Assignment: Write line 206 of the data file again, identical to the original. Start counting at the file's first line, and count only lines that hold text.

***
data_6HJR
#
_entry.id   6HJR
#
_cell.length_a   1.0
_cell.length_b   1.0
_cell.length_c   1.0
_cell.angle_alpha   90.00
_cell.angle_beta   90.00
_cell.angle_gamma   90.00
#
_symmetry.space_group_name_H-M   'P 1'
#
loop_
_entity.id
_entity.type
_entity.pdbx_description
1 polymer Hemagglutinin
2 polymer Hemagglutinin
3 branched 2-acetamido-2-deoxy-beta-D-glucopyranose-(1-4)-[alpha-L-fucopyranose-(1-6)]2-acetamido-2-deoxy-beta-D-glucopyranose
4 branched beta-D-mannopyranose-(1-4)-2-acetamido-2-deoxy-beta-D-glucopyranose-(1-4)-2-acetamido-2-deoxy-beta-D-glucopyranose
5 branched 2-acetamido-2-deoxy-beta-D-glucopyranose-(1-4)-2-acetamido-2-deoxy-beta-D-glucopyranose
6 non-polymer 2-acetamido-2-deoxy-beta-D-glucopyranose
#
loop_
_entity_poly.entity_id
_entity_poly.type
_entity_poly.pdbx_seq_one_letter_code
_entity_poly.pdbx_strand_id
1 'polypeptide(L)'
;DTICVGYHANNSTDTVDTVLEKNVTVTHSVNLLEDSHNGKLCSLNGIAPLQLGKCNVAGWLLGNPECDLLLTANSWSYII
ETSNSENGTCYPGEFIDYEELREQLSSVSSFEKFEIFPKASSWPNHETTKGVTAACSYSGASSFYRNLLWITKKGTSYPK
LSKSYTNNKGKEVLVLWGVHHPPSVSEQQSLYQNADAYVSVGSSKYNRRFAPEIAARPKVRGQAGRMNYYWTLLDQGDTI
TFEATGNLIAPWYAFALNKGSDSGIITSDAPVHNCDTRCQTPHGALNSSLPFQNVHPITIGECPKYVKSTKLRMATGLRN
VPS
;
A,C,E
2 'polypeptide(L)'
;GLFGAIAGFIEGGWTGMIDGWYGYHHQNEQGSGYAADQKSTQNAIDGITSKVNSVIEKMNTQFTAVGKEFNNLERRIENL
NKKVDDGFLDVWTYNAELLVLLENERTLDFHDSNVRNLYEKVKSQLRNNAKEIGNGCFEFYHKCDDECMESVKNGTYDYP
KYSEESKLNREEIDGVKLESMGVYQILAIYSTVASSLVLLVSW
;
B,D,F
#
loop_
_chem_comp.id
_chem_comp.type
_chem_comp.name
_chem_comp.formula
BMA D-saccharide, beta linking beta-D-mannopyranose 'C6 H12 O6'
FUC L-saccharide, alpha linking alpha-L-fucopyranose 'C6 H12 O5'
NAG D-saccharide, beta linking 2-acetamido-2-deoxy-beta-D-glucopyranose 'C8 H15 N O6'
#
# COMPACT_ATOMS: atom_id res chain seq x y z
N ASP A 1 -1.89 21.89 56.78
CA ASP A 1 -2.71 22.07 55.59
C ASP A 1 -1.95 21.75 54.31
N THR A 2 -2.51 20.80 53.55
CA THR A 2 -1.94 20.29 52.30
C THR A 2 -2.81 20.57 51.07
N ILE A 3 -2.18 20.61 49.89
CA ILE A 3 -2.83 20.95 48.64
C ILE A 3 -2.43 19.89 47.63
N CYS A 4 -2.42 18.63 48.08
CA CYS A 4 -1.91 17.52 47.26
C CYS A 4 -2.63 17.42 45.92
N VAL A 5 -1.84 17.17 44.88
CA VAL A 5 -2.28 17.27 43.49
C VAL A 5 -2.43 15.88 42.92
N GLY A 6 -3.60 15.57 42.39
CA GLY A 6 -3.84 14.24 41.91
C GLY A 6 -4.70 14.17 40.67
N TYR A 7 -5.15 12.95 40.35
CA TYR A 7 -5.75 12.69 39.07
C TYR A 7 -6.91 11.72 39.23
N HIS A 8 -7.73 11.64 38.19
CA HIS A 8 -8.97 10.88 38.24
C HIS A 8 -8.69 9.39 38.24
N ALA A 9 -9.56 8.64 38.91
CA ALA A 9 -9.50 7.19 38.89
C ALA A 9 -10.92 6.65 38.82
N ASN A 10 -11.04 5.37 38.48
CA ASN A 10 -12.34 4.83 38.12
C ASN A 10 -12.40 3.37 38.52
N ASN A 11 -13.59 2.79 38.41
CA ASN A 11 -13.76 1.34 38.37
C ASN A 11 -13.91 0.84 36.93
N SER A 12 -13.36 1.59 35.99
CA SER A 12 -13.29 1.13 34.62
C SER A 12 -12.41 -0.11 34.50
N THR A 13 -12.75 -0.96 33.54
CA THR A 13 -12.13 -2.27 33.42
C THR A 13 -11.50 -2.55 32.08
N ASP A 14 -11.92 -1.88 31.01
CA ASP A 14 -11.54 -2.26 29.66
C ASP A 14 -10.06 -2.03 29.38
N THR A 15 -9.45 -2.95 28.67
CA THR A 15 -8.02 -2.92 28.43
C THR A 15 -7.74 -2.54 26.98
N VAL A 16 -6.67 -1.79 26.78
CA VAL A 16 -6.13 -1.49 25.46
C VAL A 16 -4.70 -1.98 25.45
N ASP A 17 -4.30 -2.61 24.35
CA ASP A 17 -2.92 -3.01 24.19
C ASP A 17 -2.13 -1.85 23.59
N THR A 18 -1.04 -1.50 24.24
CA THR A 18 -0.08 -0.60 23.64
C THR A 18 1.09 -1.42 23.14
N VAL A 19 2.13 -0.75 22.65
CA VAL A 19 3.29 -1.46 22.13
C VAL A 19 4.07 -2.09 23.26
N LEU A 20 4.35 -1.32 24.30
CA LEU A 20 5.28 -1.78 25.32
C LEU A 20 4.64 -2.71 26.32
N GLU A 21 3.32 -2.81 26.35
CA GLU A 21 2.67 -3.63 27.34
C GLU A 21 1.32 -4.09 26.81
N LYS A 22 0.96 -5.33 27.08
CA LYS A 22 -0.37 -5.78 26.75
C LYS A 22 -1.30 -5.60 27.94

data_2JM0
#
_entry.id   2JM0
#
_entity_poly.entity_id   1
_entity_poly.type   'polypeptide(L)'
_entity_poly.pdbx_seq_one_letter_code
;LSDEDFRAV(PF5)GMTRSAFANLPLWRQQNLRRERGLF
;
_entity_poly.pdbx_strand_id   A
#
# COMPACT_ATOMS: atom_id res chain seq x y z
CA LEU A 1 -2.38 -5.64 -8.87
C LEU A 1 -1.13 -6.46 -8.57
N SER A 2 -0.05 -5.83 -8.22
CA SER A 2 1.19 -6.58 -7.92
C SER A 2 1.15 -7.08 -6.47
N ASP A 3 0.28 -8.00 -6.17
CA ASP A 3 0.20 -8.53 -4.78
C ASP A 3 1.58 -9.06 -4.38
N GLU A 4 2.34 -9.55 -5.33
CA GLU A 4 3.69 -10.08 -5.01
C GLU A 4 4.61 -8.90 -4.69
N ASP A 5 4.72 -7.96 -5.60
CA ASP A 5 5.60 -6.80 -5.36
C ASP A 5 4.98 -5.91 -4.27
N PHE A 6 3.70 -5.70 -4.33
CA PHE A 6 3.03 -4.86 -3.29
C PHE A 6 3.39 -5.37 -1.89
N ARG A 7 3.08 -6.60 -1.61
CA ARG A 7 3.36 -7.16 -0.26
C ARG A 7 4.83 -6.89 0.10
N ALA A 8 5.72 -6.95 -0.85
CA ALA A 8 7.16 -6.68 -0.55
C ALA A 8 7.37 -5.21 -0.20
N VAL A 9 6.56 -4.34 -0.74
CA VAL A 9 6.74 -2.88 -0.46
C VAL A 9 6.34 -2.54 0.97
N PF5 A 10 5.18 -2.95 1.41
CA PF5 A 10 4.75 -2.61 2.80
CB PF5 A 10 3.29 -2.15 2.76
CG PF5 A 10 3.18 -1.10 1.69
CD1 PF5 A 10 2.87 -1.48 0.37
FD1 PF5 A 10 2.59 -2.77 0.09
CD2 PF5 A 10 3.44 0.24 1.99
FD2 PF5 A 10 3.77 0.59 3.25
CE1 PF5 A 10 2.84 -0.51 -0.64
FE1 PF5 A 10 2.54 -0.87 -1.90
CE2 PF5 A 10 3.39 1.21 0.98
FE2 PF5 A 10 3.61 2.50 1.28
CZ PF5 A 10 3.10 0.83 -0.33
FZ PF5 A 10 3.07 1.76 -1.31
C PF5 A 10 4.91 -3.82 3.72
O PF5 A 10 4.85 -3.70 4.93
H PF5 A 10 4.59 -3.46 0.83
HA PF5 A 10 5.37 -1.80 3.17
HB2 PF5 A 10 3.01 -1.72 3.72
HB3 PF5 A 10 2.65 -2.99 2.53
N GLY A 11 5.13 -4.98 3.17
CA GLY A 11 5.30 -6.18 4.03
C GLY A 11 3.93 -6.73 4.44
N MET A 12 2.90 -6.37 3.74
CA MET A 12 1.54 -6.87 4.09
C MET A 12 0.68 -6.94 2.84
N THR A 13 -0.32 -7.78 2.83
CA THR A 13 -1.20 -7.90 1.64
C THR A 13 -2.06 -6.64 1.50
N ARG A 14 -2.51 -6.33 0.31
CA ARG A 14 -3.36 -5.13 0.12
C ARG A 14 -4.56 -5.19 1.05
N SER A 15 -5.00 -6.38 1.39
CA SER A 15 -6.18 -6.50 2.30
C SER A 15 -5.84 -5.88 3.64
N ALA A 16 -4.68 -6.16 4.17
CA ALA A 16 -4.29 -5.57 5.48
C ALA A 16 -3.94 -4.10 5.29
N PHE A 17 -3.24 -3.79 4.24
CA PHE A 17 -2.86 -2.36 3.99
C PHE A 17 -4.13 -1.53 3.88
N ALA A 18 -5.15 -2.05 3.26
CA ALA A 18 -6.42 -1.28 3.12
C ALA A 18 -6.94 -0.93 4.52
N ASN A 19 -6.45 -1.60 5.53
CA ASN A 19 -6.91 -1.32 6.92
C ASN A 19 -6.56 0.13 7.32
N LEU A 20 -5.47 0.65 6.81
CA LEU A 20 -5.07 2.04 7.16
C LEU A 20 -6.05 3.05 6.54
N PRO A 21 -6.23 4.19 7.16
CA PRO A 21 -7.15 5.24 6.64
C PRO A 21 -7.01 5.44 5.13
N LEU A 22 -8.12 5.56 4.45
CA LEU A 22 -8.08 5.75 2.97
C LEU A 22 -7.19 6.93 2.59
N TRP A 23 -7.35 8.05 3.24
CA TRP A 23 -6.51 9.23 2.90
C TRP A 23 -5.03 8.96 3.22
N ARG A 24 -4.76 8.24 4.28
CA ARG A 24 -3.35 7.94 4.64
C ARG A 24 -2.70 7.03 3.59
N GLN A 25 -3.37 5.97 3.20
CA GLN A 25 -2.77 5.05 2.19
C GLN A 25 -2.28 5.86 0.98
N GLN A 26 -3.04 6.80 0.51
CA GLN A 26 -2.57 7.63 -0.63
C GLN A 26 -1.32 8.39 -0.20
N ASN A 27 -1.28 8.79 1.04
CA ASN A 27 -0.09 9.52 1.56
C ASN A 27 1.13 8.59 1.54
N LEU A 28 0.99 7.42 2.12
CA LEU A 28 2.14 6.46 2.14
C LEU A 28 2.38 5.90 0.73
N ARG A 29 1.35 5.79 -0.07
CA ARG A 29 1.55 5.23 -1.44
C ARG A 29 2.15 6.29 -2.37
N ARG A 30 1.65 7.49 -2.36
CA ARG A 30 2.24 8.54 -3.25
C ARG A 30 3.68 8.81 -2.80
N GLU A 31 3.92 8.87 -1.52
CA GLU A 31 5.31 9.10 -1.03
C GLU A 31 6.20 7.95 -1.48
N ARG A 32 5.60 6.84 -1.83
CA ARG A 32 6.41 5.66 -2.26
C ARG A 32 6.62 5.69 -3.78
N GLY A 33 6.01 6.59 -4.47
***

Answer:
N LEU A 20 -5.47 0.65 6.81